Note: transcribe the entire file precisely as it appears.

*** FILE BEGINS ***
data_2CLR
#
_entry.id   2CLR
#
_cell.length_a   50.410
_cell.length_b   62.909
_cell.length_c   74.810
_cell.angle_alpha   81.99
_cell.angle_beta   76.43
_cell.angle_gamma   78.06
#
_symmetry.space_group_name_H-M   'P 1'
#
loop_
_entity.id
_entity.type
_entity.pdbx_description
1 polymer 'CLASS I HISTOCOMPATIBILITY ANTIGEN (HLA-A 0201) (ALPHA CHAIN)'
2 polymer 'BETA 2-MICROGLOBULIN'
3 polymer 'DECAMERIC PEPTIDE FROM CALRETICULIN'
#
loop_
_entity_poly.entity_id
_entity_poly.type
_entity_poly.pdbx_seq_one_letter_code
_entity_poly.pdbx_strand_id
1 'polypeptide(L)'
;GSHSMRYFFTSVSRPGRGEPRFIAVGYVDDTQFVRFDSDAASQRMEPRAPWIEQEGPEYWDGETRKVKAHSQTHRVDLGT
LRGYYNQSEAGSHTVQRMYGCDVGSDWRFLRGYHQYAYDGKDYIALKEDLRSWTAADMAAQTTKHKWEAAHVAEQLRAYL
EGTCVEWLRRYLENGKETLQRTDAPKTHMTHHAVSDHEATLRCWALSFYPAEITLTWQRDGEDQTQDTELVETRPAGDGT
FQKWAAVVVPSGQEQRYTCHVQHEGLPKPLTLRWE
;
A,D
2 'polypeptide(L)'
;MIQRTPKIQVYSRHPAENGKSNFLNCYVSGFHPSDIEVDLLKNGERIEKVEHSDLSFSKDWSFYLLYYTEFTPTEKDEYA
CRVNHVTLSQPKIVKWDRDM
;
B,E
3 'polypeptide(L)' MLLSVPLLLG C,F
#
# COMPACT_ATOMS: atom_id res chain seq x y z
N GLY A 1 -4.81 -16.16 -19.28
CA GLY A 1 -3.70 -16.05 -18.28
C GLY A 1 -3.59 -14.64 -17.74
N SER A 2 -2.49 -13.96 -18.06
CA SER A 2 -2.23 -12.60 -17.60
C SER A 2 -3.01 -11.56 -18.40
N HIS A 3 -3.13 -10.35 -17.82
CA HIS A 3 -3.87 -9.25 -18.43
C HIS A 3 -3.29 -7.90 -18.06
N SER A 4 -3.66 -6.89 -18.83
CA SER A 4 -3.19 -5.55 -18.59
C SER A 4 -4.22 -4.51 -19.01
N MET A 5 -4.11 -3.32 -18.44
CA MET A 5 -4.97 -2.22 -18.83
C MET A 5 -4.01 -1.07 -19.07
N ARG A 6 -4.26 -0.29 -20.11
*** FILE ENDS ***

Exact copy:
data_2CLR
#
_entry.id   2CLR
#
_cell.length_a   50.410
_cell.length_b   62.909
_cell.length_c   74.810
_cell.angle_alpha   81.99
_cell.angle_beta   76.43
_cell.angle_gamma   78.06
#
_symmetry.space_group_name_H-M   'P 1'
#
loop_
_entity.id
_entity.type
_entity.pdbx_description
1 polymer 'CLASS I HISTOCOMPATIBILITY ANTIGEN (HLA-A 0201) (ALPHA CHAIN)'
2 polymer 'BETA 2-MICROGLOBULIN'
3 polymer 'DECAMERIC PEPTIDE FROM CALRETICULIN'
#
loop_
_entity_poly.entity_id
_entity_poly.type
_entity_poly.pdbx_seq_one_letter_code
_entity_poly.pdbx_strand_id
1 'polypeptide(L)'
;GSHSMRYFFTSVSRPGRGEPRFIAVGYVDDTQFVRFDSDAASQRMEPRAPWIEQEGPEYWDGETRKVKAHSQTHRVDLGT
LRGYYNQSEAGSHTVQRMYGCDVGSDWRFLRGYHQYAYDGKDYIALKEDLRSWTAADMAAQTTKHKWEAAHVAEQLRAYL
EGTCVEWLRRYLENGKETLQRTDAPKTHMTHHAVSDHEATLRCWALSFYPAEITLTWQRDGEDQTQDTELVETRPAGDGT
FQKWAAVVVPSGQEQRYTCHVQHEGLPKPLTLRWE
;
A,D
2 'polypeptide(L)'
;MIQRTPKIQVYSRHPAENGKSNFLNCYVSGFHPSDIEVDLLKNGERIEKVEHSDLSFSKDWSFYLLYYTEFTPTEKDEYA
CRVNHVTLSQPKIVKWDRDM
;
B,E
3 'polypeptide(L)' MLLSVPLLLG C,F
#
# COMPACT_ATOMS: atom_id res chain seq x y z
N GLY A 1 -4.81 -16.16 -19.28
CA GLY A 1 -3.70 -16.05 -18.28
C GLY A 1 -3.59 -14.64 -17.74
N SER A 2 -2.49 -13.96 -18.06
CA SER A 2 -2.23 -12.60 -17.60
C SER A 2 -3.01 -11.56 -18.40
N HIS A 3 -3.13 -10.35 -17.82
CA HIS A 3 -3.87 -9.25 -18.43
C HIS A 3 -3.29 -7.90 -18.06
N SER A 4 -3.66 -6.89 -18.83
CA SER A 4 -3.19 -5.55 -18.59
C SER A 4 -4.22 -4.51 -19.01
N MET A 5 -4.11 -3.32 -18.44
CA MET A 5 -4.97 -2.22 -18.83
C MET A 5 -4.01 -1.07 -19.07
N ARG A 6 -4.26 -0.29 -20.11